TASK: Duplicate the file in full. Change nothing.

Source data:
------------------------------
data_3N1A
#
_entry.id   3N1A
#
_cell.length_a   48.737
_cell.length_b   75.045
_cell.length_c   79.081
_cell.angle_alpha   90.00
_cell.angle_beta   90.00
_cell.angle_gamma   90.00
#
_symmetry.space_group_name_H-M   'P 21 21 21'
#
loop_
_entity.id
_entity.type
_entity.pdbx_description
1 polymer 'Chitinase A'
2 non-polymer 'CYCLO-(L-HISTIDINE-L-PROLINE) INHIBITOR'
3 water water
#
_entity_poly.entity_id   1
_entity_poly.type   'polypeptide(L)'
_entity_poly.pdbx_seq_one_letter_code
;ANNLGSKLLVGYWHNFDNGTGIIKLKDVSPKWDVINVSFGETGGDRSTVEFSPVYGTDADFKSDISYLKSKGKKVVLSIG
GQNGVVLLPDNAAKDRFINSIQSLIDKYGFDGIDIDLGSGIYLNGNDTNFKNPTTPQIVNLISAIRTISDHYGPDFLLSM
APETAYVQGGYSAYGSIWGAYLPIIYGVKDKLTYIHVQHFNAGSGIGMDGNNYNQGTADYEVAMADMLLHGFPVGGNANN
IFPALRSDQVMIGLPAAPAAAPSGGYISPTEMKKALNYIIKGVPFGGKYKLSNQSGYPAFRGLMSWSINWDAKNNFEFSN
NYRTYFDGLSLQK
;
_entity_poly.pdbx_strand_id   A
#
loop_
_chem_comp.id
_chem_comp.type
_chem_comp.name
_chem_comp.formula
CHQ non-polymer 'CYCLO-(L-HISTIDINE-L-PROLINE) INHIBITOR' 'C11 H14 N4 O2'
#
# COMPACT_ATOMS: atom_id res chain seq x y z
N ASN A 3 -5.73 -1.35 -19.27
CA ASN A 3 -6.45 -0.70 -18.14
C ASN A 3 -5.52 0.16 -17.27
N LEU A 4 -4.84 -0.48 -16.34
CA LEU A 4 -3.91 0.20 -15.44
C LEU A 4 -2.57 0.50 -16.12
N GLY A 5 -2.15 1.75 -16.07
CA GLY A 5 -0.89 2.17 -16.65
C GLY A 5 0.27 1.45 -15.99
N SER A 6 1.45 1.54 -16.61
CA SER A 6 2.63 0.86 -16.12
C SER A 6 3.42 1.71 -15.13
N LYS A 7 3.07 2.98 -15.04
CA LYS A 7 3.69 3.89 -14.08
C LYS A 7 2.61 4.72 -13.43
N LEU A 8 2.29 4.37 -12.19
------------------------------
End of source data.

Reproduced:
data_3N1A
#
_entry.id   3N1A
#
_cell.length_a   48.737
_cell.length_b   75.045
_cell.length_c   79.081
_cell.angle_alpha   90.00
_cell.angle_beta   90.00
_cell.angle_gamma   90.00
#
_symmetry.space_group_name_H-M   'P 21 21 21'
#
loop_
_entity.id
_entity.type
_entity.pdbx_description
1 polymer 'Chitinase A'
2 non-polymer 'CYCLO-(L-HISTIDINE-L-PROLINE) INHIBITOR'
3 water water
#
_entity_poly.entity_id   1
_entity_poly.type   'polypeptide(L)'
_entity_poly.pdbx_seq_one_letter_code
;ANNLGSKLLVGYWHNFDNGTGIIKLKDVSPKWDVINVSFGETGGDRSTVEFSPVYGTDADFKSDISYLKSKGKKVVLSIG
GQNGVVLLPDNAAKDRFINSIQSLIDKYGFDGIDIDLGSGIYLNGNDTNFKNPTTPQIVNLISAIRTISDHYGPDFLLSM
APETAYVQGGYSAYGSIWGAYLPIIYGVKDKLTYIHVQHFNAGSGIGMDGNNYNQGTADYEVAMADMLLHGFPVGGNANN
IFPALRSDQVMIGLPAAPAAAPSGGYISPTEMKKALNYIIKGVPFGGKYKLSNQSGYPAFRGLMSWSINWDAKNNFEFSN
NYRTYFDGLSLQK
;
_entity_poly.pdbx_strand_id   A
#
loop_
_chem_comp.id
_chem_comp.type
_chem_comp.name
_chem_comp.formula
CHQ non-polymer 'CYCLO-(L-HISTIDINE-L-PROLINE) INHIBITOR' 'C11 H14 N4 O2'
#
# COMPACT_ATOMS: atom_id res chain seq x y z
N ASN A 3 -5.73 -1.35 -19.27
CA ASN A 3 -6.45 -0.70 -18.14
C ASN A 3 -5.52 0.16 -17.27
N LEU A 4 -4.84 -0.48 -16.34
CA LEU A 4 -3.91 0.20 -15.44
C LEU A 4 -2.57 0.50 -16.12
N GLY A 5 -2.15 1.75 -16.07
CA GLY A 5 -0.89 2.17 -16.65
C GLY A 5 0.27 1.45 -15.99
N SER A 6 1.45 1.54 -16.61
CA SER A 6 2.63 0.86 -16.12
C SER A 6 3.42 1.71 -15.13
N LYS A 7 3.07 2.98 -15.04
CA LYS A 7 3.69 3.89 -14.08
C LYS A 7 2.61 4.72 -13.43
N LEU A 8 2.29 4.37 -12.19